Kitty Trescott, National Board of the Midwest Region of US-China Friendship Association. March 2010

"A lot is expected of a young Chinese girl. My Half of the Sky by Jana McBurney-Lin is the story of Li Hui, a young girl who has just achieved marriageable age. She seeks to make the most of herself, but the expectations all around her make it difficult, as her parents seek to use her as pawn to their advantage, she is faced with what she believes to be true love. She must balance career, romance, and family, all to somehow make everyone happy, a tough endeavor indeed. An engaging and entertaining read from beginning to end, "My Half of the Sky" is a poignant tale of the modern Chinese woman, and recommended for community library collections.
--Midwest Book Review November, 2008

“It is a rare women’s novel that sensitively describes the life of a young educated woman in modern-day China in its full complexity, without resorting to unnecessary sentimentalism. Jana’s deep knowledge of the realities of life in China and Singapore makes the reading extra rewarding. In fact, with every new page the novel gets harder to put down and you find yourself gobbling it up before you know it. Finally, the author has given a voice to the Li Hui in all of us, as we struggle for the golden middle between tradition and the modern momentum of our world.”
Isabella Sluzek
Friends of the Museum Book Review 2008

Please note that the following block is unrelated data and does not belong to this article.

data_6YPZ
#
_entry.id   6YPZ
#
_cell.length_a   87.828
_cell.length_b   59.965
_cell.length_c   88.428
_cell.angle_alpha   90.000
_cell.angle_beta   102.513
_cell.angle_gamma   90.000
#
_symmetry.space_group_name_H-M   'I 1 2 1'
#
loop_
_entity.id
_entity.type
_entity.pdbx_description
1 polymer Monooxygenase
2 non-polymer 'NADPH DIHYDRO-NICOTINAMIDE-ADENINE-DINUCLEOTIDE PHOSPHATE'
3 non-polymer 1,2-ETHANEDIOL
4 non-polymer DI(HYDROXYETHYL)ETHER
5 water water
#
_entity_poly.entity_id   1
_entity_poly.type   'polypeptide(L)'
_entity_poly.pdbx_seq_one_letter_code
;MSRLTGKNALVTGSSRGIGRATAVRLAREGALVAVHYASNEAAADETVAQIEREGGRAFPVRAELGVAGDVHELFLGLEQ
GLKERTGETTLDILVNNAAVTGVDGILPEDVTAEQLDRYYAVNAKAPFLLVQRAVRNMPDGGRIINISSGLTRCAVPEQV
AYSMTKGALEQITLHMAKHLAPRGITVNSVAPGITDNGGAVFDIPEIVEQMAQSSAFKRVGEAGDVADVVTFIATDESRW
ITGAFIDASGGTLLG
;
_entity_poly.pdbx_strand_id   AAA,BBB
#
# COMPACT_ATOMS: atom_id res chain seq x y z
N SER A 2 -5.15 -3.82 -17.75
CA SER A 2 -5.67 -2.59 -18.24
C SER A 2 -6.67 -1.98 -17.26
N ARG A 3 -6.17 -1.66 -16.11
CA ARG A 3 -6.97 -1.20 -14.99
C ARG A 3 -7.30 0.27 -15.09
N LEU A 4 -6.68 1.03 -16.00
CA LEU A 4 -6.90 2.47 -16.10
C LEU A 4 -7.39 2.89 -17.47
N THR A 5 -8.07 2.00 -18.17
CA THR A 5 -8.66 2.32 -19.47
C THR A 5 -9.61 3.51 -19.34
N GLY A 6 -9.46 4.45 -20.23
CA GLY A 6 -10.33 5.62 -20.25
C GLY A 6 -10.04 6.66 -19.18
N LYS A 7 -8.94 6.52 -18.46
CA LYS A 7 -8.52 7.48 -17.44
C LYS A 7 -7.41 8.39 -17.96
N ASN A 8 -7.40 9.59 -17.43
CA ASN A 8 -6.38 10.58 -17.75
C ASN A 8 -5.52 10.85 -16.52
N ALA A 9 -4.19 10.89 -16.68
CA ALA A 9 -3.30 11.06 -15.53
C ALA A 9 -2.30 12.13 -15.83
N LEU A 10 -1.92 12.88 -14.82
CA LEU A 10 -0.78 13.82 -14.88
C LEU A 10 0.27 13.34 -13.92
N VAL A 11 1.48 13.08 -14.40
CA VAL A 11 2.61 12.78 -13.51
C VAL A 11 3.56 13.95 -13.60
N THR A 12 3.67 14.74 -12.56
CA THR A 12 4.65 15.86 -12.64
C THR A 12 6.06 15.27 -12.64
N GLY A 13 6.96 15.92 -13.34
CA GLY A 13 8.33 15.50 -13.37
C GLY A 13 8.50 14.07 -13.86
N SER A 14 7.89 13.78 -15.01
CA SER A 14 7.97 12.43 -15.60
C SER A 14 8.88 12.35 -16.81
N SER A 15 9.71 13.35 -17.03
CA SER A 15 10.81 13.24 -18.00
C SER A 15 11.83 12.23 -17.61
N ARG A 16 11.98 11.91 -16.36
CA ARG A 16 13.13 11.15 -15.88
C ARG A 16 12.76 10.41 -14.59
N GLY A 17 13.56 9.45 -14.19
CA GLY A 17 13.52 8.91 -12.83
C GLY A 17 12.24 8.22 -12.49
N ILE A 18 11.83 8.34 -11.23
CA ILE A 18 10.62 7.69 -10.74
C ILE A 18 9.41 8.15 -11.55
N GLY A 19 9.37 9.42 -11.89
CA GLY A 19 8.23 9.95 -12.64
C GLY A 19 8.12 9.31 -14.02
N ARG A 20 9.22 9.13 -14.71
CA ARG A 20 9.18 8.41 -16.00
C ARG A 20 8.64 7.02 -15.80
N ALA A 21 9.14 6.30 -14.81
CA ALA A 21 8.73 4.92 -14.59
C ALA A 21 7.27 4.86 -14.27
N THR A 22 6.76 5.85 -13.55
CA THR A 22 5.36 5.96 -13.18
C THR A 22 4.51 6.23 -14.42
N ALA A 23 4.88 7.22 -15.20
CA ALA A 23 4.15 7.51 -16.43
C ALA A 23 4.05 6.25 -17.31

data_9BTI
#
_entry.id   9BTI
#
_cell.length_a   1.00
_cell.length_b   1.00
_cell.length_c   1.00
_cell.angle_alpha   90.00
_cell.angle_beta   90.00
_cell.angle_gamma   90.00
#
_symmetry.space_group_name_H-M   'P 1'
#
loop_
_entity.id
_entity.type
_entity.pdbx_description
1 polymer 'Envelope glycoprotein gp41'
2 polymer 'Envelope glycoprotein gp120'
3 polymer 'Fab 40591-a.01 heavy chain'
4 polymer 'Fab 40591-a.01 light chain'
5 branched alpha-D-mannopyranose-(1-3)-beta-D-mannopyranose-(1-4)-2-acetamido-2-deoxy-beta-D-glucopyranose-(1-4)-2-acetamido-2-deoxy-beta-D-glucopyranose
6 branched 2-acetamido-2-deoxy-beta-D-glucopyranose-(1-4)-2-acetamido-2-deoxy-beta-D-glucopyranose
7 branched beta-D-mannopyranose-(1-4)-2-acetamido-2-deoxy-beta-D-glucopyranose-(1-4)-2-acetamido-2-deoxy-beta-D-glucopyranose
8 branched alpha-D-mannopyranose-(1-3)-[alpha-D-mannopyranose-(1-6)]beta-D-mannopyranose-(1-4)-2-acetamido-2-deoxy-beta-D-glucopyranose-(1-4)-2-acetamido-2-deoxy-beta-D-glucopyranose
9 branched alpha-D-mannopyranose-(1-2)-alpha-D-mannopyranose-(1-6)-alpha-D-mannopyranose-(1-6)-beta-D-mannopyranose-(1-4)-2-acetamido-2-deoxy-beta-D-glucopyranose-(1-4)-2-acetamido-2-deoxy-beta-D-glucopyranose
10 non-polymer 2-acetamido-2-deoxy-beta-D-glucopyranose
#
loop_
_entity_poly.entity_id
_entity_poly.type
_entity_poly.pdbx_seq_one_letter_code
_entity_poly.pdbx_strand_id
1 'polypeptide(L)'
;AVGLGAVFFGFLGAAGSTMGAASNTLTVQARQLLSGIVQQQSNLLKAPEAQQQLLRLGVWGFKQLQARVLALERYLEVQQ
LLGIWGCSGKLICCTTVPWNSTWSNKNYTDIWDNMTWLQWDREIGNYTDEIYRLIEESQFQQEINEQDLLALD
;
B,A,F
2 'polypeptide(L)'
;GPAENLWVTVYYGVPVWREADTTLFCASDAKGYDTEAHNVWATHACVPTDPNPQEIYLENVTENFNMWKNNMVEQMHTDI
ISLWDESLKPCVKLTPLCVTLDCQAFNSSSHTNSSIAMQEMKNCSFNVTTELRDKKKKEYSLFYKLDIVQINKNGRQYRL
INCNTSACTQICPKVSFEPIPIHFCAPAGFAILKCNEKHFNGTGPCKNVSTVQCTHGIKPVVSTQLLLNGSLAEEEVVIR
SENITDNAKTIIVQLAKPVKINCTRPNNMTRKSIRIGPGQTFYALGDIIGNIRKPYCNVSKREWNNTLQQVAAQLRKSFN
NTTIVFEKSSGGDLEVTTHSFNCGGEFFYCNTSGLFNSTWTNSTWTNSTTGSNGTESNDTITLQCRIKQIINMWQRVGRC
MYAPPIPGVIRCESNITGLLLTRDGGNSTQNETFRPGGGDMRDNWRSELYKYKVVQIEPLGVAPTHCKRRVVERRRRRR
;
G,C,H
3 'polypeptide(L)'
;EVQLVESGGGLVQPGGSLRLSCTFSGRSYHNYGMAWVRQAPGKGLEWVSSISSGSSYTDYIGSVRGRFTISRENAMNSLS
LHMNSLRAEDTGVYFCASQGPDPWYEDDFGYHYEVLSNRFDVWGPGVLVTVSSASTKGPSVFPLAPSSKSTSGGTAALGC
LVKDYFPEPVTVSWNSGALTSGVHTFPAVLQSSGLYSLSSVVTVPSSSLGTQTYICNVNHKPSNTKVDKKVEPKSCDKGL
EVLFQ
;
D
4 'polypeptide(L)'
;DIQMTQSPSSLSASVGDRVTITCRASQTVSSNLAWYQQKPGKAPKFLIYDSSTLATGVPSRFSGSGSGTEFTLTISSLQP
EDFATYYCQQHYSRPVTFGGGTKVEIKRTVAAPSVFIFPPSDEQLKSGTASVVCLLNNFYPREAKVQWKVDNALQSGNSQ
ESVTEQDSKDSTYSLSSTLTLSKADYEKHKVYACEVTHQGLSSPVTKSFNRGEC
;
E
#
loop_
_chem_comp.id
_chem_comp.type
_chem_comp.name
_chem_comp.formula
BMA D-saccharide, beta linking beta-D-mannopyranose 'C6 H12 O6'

You'll be rooting all the way for Li Hui as she struggles, ahead of the curve, to be her own woman in an emerging, modern China. Jana McBurney-Lin's My half of the Sky is a beautiful, witty, touching debut novel.
Thomas B. Sawyer
Head Writer TV Series "Murder, She Wrote,"
Author - The Sixteenth Man

A complex and mesmerizingly original tale of a young Chinese woman caught between the modern world and the pull of her ancient culture. McBurney-Lin’s intimate portrait of China sparks with insights and is peopled with characters so rich and alive, they seem to breathe on the page. Dazzling and unforgettable.
Caroline Leavitt,
Author - Girls in Trouble

McBurney-Lin's debut novel is a gift. Li Hui is a memorable heroine, a young woman torn between her heart and her culture.Her daunting journey is a trip into China's complicated soul, and a deeply moving exploration of love, honor, duty, and loss." Frank Baldwin, Author - Balling the Jack

My Half of the Sky is a wonderfully-crafted story that was obviously written with a piece of McBurney-Lin's heart. A masterpiece."
Lee Lofland, Author - Howdunit: Police Procedure and Investigation

My Half of the Sky heralds the arrival of a fantastic new storyteller. With artistry and precision, Jana McBurney-Lin's clear-eyed prose takes the reader on a new journey into a past world that speaks to a modern sensibility, a modern world, a modern woman. This is a book to be treasured.
Emily Rapp, Author - The Poster Child

Through vivid descriptions of sights and smells, Jana McBurney-Lin's My Half of the Sky is a haunting, emotional journey of what it means to be an honorable female in modern China. Jill Ferguson, Author - Sometimes Art Can't Save You